Quality and consistency are key for coiled tubing in oil and gas

Rodrigo Signorelli, our Lead Technical Manager for Marine & Energy, shares insight into the alloys used to make coiled tubing for downhole dosing and hydraulic control lines in the upstream oil and gas industry. 

Corrosion resistant alloys are essential as the material used to manufacture coiled tubing for chemical injection lines and control lines. As chemical injection lines, this tubing enables wellhead engineers to dose wells with fluids that enhance separation of sand from oil and gas, reduce foaming, enhance flow rates or inhibit corrosion. For hydraulic lines, for example the tubing provides control for surface-controlled subsurface safety valves (SCSSVs), which shut down production to protect safety if pressure in the line drops.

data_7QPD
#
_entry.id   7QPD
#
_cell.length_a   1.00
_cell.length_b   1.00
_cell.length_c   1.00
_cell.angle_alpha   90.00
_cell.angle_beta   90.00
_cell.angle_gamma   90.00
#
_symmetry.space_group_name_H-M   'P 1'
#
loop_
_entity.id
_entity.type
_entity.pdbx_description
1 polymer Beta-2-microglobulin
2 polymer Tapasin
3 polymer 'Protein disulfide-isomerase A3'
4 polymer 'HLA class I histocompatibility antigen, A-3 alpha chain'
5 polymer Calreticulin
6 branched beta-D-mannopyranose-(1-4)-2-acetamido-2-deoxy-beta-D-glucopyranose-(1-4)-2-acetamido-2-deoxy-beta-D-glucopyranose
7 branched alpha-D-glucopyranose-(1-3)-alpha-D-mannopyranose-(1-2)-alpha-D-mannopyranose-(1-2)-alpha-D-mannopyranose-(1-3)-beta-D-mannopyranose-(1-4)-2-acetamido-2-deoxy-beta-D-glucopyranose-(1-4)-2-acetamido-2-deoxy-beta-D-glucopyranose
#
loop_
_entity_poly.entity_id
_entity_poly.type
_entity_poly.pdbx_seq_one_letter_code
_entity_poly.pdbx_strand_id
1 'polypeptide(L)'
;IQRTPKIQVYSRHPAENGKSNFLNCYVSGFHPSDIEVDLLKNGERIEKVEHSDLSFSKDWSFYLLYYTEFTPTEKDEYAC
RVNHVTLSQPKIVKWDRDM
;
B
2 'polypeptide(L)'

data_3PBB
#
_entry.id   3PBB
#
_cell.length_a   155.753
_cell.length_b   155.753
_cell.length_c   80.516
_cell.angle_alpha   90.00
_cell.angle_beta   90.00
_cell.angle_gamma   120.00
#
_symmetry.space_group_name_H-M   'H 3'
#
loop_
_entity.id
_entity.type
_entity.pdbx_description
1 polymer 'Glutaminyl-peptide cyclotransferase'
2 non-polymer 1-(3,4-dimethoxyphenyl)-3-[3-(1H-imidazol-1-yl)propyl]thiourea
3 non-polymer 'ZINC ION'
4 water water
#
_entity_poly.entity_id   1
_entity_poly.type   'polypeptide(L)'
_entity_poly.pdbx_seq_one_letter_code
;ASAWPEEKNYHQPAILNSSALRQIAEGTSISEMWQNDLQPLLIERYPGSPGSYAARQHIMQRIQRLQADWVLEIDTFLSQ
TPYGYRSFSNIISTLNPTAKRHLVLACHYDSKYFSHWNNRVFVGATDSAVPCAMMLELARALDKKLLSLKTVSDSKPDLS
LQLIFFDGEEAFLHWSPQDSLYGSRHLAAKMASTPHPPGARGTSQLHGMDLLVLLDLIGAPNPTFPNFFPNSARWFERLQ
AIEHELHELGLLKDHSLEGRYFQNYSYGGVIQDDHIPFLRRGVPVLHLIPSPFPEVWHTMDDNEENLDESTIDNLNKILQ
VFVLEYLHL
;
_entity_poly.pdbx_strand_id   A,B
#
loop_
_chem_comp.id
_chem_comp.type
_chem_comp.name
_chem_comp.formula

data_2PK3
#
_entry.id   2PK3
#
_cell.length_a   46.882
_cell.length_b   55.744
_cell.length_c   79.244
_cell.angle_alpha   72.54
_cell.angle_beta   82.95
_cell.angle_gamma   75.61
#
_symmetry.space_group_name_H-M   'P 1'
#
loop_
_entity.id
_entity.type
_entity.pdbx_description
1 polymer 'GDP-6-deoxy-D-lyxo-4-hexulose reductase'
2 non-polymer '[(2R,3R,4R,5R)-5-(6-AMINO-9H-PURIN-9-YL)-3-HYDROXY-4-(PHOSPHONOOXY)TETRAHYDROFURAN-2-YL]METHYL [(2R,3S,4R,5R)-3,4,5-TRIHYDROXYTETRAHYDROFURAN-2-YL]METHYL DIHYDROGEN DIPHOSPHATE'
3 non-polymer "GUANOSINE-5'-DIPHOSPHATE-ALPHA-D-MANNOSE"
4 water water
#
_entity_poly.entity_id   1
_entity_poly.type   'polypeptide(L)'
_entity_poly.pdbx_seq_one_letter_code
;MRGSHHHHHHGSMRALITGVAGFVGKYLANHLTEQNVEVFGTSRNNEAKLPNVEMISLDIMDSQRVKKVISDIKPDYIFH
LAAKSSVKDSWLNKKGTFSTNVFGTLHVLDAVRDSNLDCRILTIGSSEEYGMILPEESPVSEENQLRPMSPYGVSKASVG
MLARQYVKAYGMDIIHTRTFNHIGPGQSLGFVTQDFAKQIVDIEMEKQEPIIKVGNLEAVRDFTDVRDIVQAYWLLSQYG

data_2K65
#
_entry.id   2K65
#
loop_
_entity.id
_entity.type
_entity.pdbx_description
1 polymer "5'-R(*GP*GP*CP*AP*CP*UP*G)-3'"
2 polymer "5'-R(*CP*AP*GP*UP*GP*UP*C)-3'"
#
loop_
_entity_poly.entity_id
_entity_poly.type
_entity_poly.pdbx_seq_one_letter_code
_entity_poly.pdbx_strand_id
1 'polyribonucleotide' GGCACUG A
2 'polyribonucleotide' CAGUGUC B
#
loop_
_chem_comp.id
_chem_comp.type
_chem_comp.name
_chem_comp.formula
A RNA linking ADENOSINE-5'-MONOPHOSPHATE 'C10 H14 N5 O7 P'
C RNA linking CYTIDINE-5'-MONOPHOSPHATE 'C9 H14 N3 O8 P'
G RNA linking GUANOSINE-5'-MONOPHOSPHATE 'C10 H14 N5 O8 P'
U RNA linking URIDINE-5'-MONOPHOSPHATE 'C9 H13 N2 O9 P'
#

The key for these applications is that they must provide complete reliability in subsea and downhole environments that are inaccessible to maintenance crews at up to 10,000m below the surface.
Lines are typically 3.2 to 15.9 mm outside diameter, or even 25.4 mm. They need to withstand the corrosive effects of chemicals and sour environments and also have sufficient mechanical strength to withstand high pressure environments. Fatigue strength is also important to prevent the formation and growth of cracks due to cyclic loading. 

Nickel-based Ultra Alloy 825 is often used for these types of lines in oil and gas. It resists stress corrosion cracking (SCC) and sour media. However, our  grades of Supra 316L, Forta DX 2205 or 2507 may be suitable in some cases, whereas it may be necessary to step up to Alloy 625  in very challenging environments.